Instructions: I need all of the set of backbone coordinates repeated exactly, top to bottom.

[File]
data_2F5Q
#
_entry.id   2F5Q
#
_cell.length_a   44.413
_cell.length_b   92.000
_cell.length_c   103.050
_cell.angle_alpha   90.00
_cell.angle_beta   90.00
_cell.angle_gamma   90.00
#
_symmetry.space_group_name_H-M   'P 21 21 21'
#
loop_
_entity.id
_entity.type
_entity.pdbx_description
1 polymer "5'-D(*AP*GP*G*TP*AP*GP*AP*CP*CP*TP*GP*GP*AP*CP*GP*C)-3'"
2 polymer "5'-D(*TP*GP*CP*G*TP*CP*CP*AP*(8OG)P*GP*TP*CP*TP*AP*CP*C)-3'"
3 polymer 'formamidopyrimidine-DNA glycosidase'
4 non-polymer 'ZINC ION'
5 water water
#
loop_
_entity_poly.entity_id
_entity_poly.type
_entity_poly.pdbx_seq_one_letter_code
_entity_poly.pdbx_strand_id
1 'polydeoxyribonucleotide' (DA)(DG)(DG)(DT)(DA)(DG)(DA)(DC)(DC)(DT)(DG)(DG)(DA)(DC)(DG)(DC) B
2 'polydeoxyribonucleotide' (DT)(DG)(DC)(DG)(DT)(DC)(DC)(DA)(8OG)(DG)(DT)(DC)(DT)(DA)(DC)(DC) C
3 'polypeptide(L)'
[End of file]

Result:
data_2F5Q
#
_entry.id   2F5Q
#
_cell.length_a   44.413
_cell.length_b   92.000
_cell.length_c   103.050
_cell.angle_alpha   90.00
_cell.angle_beta   90.00
_cell.angle_gamma   90.00
#
_symmetry.space_group_name_H-M   'P 21 21 21'
#
loop_
_entity.id
_entity.type
_entity.pdbx_description
1 polymer "5'-D(*AP*GP*G*TP*AP*GP*AP*CP*CP*TP*GP*GP*AP*CP*GP*C)-3'"
2 polymer "5'-D(*TP*GP*CP*G*TP*CP*CP*AP*(8OG)P*GP*TP*CP*TP*AP*CP*C)-3'"
3 polymer 'formamidopyrimidine-DNA glycosidase'
4 non-polymer 'ZINC ION'
5 water water
#
loop_
_entity_poly.entity_id
_entity_poly.type
_entity_poly.pdbx_seq_one_letter_code
_entity_poly.pdbx_strand_id
1 'polydeoxyribonucleotide' (DA)(DG)(DG)(DT)(DA)(DG)(DA)(DC)(DC)(DT)(DG)(DG)(DA)(DC)(DG)(DC) B
2 'polydeoxyribonucleotide' (DT)(DG)(DC)(DG)(DT)(DC)(DC)(DA)(8OG)(DG)(DT)(DC)(DT)(DA)(DC)(DC) C
3 'polypeptide(L)'